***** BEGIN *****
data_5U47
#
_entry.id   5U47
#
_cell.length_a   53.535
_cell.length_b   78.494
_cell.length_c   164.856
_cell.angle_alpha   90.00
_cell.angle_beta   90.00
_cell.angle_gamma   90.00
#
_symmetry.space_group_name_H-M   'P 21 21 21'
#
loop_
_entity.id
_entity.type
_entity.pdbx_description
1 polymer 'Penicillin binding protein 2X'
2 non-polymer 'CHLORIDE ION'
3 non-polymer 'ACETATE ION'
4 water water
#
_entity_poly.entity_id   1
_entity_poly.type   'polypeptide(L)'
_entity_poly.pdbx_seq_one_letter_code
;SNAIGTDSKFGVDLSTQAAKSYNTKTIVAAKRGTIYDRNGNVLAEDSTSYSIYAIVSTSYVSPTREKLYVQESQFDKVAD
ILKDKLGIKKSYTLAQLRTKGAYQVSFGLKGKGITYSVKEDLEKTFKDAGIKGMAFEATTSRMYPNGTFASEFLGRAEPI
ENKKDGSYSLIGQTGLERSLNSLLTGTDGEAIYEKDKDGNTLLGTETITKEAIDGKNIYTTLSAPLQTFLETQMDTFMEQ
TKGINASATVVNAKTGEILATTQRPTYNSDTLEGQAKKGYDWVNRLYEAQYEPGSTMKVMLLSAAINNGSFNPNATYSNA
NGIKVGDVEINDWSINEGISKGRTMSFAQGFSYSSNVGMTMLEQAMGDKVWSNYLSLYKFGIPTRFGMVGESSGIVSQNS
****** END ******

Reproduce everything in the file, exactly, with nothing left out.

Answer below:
data_5U47
#
_entry.id   5U47
#
_cell.length_a   53.535
_cell.length_b   78.494
_cell.length_c   164.856
_cell.angle_alpha   90.00
_cell.angle_beta   90.00
_cell.angle_gamma   90.00
#
_symmetry.space_group_name_H-M   'P 21 21 21'
#
loop_
_entity.id
_entity.type
_entity.pdbx_description
1 polymer 'Penicillin binding protein 2X'
2 non-polymer 'CHLORIDE ION'
3 non-polymer 'ACETATE ION'
4 water water
#
_entity_poly.entity_id   1
_entity_poly.type   'polypeptide(L)'
_entity_poly.pdbx_seq_one_letter_code
;SNAIGTDSKFGVDLSTQAAKSYNTKTIVAAKRGTIYDRNGNVLAEDSTSYSIYAIVSTSYVSPTREKLYVQESQFDKVAD
ILKDKLGIKKSYTLAQLRTKGAYQVSFGLKGKGITYSVKEDLEKTFKDAGIKGMAFEATTSRMYPNGTFASEFLGRAEPI
ENKKDGSYSLIGQTGLERSLNSLLTGTDGEAIYEKDKDGNTLLGTETITKEAIDGKNIYTTLSAPLQTFLETQMDTFMEQ
TKGINASATVVNAKTGEILATTQRPTYNSDTLEGQAKKGYDWVNRLYEAQYEPGSTMKVMLLSAAINNGSFNPNATYSNA
NGIKVGDVEINDWSINEGISKGRTMSFAQGFSYSSNVGMTMLEQAMGDKVWSNYLSLYKFGIPTRFGMVGESSGIVSQNS